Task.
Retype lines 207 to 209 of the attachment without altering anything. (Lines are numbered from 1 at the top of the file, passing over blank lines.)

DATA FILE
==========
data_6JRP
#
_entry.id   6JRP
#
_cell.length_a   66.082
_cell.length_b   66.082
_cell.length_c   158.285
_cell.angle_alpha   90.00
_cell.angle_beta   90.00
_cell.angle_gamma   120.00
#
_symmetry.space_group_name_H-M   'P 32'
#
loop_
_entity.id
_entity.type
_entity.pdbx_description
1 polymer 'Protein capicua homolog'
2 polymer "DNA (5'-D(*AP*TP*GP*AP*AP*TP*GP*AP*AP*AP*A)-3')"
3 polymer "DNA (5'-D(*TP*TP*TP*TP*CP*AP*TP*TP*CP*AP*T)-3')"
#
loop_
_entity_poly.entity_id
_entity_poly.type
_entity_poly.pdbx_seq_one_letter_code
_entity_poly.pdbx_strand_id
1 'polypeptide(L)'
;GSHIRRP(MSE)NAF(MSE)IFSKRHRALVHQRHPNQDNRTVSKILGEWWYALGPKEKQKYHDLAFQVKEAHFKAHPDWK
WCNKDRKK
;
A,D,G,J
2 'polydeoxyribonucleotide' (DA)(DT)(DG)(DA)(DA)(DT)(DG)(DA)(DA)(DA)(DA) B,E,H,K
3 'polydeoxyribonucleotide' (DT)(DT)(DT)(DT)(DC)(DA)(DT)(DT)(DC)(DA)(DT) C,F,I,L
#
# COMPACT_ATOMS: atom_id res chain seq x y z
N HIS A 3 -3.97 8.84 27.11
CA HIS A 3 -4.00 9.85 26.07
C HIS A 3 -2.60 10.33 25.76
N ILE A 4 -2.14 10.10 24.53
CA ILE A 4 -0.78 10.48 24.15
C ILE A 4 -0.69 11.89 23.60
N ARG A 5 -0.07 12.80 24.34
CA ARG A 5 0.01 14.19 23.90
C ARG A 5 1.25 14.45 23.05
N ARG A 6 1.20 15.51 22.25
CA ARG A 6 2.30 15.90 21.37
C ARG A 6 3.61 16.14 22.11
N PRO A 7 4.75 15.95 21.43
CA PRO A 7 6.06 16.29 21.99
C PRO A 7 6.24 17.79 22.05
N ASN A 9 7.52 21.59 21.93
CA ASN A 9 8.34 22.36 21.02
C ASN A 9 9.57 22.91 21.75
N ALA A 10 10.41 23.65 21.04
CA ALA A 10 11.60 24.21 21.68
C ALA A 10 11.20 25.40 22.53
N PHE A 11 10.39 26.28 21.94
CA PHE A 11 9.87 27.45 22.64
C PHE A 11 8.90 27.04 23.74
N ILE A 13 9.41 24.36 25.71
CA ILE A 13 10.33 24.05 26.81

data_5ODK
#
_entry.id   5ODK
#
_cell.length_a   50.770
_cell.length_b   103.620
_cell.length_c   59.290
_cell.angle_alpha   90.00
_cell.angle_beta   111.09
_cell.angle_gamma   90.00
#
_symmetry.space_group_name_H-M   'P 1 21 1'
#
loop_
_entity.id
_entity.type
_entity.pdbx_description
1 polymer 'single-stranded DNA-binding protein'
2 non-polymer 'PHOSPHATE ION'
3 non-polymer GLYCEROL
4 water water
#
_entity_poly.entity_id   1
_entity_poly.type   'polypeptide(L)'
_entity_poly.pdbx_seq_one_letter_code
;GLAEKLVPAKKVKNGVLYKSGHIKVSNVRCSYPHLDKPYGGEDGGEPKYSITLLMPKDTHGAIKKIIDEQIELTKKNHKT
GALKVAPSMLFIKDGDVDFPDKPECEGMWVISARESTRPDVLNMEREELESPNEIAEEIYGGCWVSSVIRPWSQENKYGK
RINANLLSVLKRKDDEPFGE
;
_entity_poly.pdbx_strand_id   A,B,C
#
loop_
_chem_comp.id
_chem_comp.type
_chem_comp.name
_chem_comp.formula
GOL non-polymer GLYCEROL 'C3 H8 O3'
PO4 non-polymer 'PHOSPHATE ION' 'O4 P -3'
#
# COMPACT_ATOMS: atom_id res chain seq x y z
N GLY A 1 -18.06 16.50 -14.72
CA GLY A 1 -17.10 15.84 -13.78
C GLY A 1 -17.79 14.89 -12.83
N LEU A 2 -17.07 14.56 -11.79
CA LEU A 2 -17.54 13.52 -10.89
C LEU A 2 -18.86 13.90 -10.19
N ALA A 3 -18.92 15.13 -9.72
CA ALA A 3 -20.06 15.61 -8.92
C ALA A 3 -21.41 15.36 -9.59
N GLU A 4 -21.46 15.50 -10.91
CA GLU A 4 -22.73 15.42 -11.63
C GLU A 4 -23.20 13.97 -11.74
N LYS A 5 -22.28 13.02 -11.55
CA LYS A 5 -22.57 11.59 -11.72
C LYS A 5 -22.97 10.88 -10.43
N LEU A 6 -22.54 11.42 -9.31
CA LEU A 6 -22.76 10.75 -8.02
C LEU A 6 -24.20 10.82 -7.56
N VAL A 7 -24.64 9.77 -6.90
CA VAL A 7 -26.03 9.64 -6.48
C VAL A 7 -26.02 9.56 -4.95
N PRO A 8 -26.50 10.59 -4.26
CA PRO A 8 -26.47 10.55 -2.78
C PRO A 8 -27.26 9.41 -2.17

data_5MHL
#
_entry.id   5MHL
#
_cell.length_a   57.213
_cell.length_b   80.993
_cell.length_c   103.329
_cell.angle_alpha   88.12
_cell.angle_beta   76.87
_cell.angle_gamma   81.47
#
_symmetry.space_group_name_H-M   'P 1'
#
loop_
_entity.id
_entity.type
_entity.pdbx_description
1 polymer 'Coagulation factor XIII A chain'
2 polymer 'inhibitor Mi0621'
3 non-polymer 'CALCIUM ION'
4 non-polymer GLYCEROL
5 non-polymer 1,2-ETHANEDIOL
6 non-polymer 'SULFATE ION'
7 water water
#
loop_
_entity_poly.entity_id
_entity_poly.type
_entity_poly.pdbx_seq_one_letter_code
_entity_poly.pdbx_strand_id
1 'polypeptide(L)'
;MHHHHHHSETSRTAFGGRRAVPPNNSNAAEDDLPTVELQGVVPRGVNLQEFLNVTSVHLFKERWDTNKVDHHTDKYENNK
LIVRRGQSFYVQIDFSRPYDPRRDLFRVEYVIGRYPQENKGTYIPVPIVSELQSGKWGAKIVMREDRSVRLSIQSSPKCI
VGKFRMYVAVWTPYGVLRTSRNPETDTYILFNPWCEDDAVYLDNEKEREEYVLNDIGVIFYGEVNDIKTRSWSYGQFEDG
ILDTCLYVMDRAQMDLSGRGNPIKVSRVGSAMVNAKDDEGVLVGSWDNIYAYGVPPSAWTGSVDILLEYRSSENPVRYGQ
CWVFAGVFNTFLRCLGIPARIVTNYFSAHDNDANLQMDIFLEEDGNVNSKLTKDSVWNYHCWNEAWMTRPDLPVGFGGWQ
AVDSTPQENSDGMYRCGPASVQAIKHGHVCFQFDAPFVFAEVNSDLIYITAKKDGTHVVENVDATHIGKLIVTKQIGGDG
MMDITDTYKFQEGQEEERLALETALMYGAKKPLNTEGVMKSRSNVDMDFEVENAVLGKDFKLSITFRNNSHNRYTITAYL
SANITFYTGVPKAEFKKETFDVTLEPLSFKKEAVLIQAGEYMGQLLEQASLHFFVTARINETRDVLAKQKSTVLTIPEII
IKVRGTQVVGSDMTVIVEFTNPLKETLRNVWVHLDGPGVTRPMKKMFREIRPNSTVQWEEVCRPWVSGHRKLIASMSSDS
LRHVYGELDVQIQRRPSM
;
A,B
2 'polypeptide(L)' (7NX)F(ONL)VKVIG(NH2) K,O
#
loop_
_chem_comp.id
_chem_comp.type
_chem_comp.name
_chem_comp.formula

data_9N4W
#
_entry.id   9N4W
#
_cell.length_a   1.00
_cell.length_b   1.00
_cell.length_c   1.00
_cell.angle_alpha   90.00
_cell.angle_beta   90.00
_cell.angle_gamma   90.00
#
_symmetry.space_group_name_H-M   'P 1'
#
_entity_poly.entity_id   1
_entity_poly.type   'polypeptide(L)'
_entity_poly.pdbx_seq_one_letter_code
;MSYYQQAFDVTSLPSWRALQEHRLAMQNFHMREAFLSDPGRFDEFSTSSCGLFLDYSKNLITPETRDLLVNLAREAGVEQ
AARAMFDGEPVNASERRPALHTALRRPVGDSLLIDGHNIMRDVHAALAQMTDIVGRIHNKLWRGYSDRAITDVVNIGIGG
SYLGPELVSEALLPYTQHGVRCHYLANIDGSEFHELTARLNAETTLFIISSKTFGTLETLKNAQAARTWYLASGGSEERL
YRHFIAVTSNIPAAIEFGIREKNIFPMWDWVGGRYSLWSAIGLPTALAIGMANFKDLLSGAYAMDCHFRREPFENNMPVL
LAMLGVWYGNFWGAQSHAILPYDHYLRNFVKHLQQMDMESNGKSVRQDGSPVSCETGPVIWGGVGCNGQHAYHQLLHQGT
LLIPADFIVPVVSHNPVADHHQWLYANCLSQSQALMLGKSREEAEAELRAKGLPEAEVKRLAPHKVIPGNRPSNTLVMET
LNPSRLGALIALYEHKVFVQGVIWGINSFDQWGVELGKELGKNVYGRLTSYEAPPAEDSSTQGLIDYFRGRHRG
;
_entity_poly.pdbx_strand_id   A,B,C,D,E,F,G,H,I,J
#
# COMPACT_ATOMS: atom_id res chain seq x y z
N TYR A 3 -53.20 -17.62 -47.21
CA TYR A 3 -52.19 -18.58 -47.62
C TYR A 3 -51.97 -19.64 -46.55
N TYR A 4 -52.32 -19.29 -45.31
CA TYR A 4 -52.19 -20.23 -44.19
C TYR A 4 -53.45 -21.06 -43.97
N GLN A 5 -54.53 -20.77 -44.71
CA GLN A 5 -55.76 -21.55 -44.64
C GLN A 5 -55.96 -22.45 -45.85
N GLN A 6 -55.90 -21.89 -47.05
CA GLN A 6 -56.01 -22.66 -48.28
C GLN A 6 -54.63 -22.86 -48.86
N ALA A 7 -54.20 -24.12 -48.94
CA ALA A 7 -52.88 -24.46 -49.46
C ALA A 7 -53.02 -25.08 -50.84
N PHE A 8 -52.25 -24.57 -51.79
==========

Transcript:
CA TYR A 4 -52.19 -20.23 -44.19
C TYR A 4 -53.45 -21.06 -43.97
N GLN A 5 -54.53 -20.77 -44.71